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This page is a first rough note on what the brief is for (educational) evaluation work in the Reengineering Assessment Project.
Basically: it is to gather information/data on what the effect of the various redesigns of courses is (during the academic session 2006-7). There are numerous such courses: maybe two at UoG, several all in the business school at GCal, and at least one in each of 5 different faculties at Strathclyde.
Effects are on a) learning outcomes, b) student attitudes, enjoyment, motivation c) costs of putting on the courses. (While probably cost measures will be addressed by others, it is an important category: money and staff time are always finite: would they secure more learning benefits if spent on a different aspect of the course?)
Measures may be comparable (allowing comparisons to be made), or open-ended (essential for detecting surprises not foreseen by the researchers and/or teachers). This is often inaccurately called quantitative vs. qualitative. Another contrast is between summative and formative (for summing up what happened vs. detecting what might and should be adjusted to improve this course). More on these issues and how to combine them can be seen in two papers of mine: (Draper, 1996, and submitted).
Deciding what to measure requires combining what is possible to collect, what the project is required to collect (by its funders, by what it promised), what the evaluators think is important, and what the teachers concerned are interested in.
Related to this, we should as far as possible collect "design rationales": accounts from the teachers of why the courses were (re)designed the way they were. These are probably important project outputs in themselves. But they also should be related as far as possible to what we measure. If a redesign was meant to increase student engagement, then we should take measures of this. If it was meant to reduce staff work, then we should measure staff time/effort and also check if related quality was maintained. For instance, if a system to support staff giving written feedback on essays is introduced, then a) did it save time, or in the end not much because most time goes in reading the essays not writing the comments; b) did the students find the feedback any more or less useful than usual? Ideally, design rationales should be closely linked to measures that tell us how each intended benefit panned out in practice.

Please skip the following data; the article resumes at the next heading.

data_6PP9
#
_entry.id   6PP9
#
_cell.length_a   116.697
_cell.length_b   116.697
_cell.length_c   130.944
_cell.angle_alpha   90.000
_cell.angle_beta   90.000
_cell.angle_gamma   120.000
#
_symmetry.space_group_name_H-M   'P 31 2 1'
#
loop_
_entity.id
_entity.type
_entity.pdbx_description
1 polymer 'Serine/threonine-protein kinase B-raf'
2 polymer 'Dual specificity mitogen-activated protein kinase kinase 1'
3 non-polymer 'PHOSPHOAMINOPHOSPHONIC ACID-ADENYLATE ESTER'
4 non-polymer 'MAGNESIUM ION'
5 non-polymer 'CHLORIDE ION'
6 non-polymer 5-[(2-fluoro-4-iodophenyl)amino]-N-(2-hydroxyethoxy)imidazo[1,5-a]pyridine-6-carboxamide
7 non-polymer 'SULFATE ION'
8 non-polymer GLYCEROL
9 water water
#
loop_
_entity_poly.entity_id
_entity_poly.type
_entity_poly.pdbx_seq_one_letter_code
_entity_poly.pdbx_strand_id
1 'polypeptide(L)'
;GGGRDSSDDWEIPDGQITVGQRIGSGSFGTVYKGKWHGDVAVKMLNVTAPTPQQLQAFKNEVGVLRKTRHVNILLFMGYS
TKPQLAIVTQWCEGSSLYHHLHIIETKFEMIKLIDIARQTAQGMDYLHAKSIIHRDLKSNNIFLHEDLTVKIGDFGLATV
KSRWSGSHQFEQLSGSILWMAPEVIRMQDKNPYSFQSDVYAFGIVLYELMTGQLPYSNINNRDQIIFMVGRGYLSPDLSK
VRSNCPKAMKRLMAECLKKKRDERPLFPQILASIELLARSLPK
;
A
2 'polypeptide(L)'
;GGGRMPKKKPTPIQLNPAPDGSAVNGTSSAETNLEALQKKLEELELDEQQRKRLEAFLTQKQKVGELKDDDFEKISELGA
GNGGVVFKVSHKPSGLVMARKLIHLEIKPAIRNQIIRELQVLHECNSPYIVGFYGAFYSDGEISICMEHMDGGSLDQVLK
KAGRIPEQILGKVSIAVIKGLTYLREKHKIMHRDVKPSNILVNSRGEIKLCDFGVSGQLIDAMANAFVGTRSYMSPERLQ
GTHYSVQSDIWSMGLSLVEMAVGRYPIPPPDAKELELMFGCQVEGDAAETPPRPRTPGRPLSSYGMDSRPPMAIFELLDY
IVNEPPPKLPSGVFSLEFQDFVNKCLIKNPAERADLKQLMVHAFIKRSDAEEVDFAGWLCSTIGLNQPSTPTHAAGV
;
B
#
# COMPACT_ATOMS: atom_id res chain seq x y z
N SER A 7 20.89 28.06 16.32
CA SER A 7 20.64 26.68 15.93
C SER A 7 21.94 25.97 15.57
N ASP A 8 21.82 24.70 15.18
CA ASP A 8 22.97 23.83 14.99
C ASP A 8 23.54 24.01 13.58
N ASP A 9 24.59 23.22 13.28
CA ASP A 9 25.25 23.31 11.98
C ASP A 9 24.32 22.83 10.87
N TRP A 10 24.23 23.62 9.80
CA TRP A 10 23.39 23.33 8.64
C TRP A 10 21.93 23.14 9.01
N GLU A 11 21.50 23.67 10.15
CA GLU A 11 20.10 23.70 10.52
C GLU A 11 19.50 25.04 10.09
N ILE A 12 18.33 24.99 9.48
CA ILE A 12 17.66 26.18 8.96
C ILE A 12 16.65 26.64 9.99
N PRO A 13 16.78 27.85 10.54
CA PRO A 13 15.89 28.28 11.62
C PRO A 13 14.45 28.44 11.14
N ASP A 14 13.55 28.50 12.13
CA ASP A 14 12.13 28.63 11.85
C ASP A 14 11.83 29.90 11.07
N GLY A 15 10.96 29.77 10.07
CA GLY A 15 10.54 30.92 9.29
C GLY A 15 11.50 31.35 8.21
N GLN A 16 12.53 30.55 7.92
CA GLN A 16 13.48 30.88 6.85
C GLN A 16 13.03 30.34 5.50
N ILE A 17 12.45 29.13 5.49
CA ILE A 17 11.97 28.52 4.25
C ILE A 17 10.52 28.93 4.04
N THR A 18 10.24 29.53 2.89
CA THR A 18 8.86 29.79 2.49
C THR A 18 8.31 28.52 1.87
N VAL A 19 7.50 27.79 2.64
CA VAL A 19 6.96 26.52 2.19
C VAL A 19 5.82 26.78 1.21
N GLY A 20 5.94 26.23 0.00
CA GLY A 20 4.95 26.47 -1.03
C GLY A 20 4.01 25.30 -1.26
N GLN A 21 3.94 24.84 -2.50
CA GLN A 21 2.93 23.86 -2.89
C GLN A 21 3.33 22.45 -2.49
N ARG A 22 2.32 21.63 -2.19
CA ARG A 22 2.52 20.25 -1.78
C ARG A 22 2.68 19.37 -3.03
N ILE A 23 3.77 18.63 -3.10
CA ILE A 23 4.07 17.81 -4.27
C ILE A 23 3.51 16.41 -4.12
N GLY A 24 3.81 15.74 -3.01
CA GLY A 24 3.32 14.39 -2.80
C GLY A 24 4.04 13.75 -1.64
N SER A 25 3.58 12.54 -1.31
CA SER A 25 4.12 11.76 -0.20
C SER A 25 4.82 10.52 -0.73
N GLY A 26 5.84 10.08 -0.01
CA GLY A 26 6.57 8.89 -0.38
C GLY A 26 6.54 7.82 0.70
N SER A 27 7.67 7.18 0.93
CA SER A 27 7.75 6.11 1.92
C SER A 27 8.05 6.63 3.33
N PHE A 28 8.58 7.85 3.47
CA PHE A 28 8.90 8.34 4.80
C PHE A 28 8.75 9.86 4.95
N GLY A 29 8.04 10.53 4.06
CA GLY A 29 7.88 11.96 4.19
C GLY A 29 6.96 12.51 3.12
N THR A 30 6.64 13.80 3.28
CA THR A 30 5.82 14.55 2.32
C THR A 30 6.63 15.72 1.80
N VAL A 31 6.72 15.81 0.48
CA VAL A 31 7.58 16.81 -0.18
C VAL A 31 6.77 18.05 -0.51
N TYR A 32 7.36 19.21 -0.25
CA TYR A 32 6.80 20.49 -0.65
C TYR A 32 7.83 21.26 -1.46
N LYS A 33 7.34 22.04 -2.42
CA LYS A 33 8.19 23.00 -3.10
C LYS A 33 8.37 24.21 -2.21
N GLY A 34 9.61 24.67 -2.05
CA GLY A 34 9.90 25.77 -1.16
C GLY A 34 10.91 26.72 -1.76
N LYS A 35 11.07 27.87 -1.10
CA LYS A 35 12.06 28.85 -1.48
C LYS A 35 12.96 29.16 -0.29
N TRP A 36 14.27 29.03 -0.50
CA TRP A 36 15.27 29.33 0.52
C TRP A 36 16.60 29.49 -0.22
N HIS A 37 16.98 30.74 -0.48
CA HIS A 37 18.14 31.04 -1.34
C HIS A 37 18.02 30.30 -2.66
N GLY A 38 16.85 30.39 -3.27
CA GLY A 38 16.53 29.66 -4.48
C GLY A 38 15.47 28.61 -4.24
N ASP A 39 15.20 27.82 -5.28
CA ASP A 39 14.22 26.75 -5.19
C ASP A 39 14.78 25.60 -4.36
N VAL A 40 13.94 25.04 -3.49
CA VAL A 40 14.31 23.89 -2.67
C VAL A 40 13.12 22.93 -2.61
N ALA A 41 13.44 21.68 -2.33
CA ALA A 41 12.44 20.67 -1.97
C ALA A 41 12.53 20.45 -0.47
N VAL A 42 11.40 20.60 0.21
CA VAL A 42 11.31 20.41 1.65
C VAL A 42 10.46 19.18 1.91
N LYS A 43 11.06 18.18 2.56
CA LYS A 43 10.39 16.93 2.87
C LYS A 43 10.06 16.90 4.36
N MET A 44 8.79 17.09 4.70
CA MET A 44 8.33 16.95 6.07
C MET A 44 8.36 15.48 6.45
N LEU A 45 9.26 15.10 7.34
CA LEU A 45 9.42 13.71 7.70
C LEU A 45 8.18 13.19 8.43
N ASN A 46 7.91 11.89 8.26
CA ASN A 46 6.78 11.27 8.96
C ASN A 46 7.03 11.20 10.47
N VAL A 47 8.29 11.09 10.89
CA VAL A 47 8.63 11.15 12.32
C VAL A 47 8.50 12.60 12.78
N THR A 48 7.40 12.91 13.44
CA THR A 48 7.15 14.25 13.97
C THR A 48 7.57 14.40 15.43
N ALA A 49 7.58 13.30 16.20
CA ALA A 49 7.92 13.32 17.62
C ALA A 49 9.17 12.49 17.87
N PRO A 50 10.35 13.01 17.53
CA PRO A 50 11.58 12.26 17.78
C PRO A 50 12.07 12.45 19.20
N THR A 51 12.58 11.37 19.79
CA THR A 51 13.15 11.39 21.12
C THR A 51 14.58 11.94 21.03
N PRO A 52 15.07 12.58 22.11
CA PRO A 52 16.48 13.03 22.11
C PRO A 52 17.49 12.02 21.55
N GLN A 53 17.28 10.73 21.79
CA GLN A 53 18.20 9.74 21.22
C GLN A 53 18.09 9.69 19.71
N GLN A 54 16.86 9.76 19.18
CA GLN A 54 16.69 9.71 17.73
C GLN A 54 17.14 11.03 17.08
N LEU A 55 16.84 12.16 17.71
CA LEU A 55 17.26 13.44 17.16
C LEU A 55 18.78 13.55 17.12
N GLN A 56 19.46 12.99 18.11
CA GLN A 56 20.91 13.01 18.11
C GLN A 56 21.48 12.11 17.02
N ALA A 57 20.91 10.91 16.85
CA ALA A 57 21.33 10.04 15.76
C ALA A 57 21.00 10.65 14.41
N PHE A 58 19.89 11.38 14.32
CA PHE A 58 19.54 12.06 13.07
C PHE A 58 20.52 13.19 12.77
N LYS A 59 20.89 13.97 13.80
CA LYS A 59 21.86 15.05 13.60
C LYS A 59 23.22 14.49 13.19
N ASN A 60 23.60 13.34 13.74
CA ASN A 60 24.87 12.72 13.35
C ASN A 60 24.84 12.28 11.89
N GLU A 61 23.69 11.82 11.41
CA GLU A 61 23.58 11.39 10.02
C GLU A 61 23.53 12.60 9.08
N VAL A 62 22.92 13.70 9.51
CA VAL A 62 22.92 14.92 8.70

You can read the original project grant application if you like, but probably won't find it all that interesting.
The pedagogical inspiration for this project, i.e. the educational ideas that will hopefully inform how the courses are being redesigned, is in Nicol & Macfarlane-Dick (2006). This may interest you, and should be one of the things informing what we try to measure. Currently I think the single most important idea there is Sadler's (1989): that much of learning depends on feedback, and much of whether feedback is effective depends on how well the learner already understands the assessment criteria. Practice isn't the only, and certainly isn't the fastest or cheapest, thing we can do to improve learners' understanding of these.
Possibly more interesting is a paper (Nicol & Draper, in progress), currently a pretty rough draft, exploring one important part of the background to the whole funding programme; particularly part B of the paper. It relates to the Pew programme in the USA, which initiated 30 course redesigns, all of which achieved cost savings and most of which simultaneously measurably improved learning quality. Is it real? is it relevant? could it be done here? Above all (for us evaluators) could we report anything so definite for each of our course redesigns? We are already in a weak position, but may if we act fast be able to get essential measures in place in order to be able to say something by the end of the next academic year. Our guiding heuristic -- even more here than in all research -- should be to begin by asking ourselves what we would wish to be able to write at the end. The reports on the Pew projects have a planned framework (though not all used exactly the same measures as each other), and decided in advance what they would measure.
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